Units

The 317th Infantry included men from the Piedmont and Western Virginia areas; the 318th Infantry was made up mostly of men from the Shenandoah Valley and Tidewater areas; the 313th Machine Gun Battalion were mostly men from the Erie area. These units comprised the 159th Brigade.

80th Division machine gun emplacement

The 318th Infantry were nicknamed * squirrels*, while training with the British in the Artois/Picardy section of France: 1st Battalion were RED squirrels; 2nd Battalion were GRAY squirrels; 3rd Battalion were called FLYING squirrels. The insignia of the 318th was a square; the machine gun unit colored their square red and blue. The 319th Infantry included men from Allegheny County and from that area north to Erie, and some from Eastern Ohio. The 320th Infantry were mostly men from Pittsburgh; the 315th Machine Gun Battalion were men from Pittsburgh and Erie. These units combined to create the 160th Brigade.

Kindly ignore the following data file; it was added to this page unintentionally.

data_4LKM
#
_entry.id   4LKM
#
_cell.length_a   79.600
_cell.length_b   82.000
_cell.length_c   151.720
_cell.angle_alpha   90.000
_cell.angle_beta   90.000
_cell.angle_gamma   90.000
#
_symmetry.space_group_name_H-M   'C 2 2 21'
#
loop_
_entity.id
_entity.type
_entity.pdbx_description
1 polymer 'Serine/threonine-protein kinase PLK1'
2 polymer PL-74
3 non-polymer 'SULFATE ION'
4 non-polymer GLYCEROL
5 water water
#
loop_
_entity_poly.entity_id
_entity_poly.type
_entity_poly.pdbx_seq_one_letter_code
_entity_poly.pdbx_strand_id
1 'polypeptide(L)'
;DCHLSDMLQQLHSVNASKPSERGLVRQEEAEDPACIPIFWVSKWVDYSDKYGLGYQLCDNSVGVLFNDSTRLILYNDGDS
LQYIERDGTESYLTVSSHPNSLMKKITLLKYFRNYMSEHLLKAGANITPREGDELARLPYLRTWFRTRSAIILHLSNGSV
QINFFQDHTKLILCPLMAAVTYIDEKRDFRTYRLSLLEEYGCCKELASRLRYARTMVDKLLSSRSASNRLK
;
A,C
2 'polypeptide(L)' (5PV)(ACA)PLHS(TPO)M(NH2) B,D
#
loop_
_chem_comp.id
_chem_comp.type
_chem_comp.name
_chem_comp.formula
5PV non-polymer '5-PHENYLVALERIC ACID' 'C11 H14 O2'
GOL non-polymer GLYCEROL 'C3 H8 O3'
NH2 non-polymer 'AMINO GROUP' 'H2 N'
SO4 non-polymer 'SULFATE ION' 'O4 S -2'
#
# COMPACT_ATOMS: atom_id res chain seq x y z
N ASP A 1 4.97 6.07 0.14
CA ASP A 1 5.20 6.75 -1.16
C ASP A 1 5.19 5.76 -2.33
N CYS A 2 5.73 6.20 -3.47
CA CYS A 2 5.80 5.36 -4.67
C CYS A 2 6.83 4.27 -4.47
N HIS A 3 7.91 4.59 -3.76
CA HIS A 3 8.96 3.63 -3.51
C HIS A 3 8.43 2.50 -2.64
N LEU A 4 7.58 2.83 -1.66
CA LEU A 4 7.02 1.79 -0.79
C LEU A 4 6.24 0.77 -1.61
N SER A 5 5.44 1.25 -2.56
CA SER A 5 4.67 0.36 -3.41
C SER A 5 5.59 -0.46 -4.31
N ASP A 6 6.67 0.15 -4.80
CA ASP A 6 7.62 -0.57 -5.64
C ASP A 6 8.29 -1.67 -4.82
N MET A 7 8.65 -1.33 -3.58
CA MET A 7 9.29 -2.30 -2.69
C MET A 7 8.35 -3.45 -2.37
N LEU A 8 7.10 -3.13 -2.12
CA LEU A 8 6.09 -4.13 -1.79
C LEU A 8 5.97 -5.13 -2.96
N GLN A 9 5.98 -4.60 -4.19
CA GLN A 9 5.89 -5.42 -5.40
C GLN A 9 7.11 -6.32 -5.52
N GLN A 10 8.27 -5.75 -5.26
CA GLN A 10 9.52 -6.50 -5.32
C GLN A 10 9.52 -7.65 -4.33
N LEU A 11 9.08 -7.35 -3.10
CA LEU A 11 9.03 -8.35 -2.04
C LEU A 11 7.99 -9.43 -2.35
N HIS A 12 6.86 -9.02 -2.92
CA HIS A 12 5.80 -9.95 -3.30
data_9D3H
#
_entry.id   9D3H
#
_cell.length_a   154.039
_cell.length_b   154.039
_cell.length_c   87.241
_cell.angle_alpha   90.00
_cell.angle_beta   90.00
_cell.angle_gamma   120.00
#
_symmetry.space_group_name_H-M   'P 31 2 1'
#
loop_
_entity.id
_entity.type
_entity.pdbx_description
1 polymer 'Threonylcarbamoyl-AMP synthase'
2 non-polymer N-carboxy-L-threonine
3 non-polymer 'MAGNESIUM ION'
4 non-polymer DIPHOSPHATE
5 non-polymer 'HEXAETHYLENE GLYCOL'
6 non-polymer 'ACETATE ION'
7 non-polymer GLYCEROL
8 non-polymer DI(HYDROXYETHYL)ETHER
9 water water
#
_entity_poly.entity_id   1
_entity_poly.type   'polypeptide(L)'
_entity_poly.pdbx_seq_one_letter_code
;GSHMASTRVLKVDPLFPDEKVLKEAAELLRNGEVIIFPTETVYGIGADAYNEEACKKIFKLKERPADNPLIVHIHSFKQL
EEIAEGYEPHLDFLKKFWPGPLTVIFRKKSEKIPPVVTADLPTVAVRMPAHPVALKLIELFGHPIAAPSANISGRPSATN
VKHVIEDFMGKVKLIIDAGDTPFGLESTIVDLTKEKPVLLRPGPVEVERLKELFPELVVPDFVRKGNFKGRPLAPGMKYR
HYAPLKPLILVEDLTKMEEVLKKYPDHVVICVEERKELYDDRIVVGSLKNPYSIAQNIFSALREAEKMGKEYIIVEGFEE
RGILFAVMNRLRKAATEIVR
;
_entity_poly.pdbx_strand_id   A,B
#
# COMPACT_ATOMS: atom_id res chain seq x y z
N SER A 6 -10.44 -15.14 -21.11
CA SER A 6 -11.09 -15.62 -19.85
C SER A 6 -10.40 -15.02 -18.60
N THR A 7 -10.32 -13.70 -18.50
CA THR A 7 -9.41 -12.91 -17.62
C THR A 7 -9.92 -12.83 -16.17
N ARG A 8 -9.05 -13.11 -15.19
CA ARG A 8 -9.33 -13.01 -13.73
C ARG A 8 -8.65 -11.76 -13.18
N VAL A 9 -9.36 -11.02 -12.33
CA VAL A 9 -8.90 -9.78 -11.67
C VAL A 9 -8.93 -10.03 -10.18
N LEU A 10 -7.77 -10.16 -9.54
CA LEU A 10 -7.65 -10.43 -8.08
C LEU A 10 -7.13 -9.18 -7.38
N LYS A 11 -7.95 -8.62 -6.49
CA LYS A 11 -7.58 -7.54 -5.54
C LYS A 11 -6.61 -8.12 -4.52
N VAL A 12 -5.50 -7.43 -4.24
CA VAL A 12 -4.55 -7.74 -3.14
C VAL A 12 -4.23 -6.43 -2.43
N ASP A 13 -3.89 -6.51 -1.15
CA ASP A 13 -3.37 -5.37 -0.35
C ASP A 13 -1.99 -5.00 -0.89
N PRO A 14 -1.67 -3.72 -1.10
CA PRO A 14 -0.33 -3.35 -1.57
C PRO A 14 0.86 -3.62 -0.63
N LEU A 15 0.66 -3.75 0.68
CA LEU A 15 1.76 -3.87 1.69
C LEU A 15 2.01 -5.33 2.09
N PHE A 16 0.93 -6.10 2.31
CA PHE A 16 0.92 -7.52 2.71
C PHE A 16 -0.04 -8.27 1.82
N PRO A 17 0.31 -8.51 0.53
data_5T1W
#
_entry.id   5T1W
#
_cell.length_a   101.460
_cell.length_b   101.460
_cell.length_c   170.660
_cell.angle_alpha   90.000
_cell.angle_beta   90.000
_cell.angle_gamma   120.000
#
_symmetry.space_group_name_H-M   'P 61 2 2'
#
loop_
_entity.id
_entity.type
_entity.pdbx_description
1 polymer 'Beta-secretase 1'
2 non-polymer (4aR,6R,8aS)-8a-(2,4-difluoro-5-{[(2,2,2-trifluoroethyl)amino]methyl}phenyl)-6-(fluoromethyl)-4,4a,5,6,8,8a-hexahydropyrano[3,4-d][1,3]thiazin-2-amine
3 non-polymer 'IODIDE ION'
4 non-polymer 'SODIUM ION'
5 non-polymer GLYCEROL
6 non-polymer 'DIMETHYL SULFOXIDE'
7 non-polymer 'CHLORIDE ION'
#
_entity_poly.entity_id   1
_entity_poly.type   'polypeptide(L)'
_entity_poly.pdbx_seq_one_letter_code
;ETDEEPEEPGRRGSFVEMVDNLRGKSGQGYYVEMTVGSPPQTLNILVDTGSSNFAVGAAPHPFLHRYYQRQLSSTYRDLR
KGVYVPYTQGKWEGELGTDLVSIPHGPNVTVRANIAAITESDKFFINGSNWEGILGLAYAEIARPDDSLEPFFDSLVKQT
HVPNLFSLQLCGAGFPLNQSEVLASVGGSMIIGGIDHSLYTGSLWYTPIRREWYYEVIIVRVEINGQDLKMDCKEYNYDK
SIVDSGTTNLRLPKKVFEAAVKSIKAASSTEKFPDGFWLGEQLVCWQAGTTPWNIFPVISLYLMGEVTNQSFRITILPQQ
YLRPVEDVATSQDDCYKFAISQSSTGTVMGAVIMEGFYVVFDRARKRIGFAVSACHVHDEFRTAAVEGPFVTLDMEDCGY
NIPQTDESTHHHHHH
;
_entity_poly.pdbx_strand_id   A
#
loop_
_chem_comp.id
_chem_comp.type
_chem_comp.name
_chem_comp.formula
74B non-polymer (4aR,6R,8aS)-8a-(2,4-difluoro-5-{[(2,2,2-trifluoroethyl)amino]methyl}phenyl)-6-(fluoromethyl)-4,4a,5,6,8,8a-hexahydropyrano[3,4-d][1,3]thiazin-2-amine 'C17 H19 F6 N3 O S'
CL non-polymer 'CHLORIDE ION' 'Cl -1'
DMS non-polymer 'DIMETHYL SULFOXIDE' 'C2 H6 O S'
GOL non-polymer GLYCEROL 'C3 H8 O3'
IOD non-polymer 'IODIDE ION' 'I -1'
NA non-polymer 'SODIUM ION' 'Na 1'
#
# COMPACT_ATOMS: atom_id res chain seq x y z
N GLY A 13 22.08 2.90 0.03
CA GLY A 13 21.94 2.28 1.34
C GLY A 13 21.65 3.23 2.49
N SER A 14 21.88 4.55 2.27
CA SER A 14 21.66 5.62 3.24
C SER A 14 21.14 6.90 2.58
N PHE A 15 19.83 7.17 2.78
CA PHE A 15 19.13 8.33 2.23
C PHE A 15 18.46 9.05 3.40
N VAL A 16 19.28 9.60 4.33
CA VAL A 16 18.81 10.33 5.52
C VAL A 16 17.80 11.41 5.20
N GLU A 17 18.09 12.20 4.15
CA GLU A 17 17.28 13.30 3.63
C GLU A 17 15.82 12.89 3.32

The 313th, 314th and 315th Field Artillery units were composed of men almost exclusively from the State of West Virginia, and were the 155th Field Artillery Brigade.

Serving with the division were the 314th Machine Gun Battalion, men from the Tidewater area, as well as the 305th Engineers, men from an area east and north of Pittsburgh; the 305th Trains (Ammunition, Motor Supply and Sanitary) were men from Western PA, West Virginia and VA. The engineers were more often than not sent out ahead. During the rest period from 14 October through the Armistice, they finally were outfitted with U.S. Springfield and Browning automatic rifles. They had two weeks to train before the third and final push began in the Meuse Argonne. It was also during this period that an attack formation was reorganized to allow for more maneuverability.

Meuse-Argonne The 155th Field Artillery Regiment was in combat from the start of the Meuse Argonne, continuously with the 80th Division, but served also with the 90th Division into Germany, until after the Armistice. Altogether, the 155th served with five different divisions.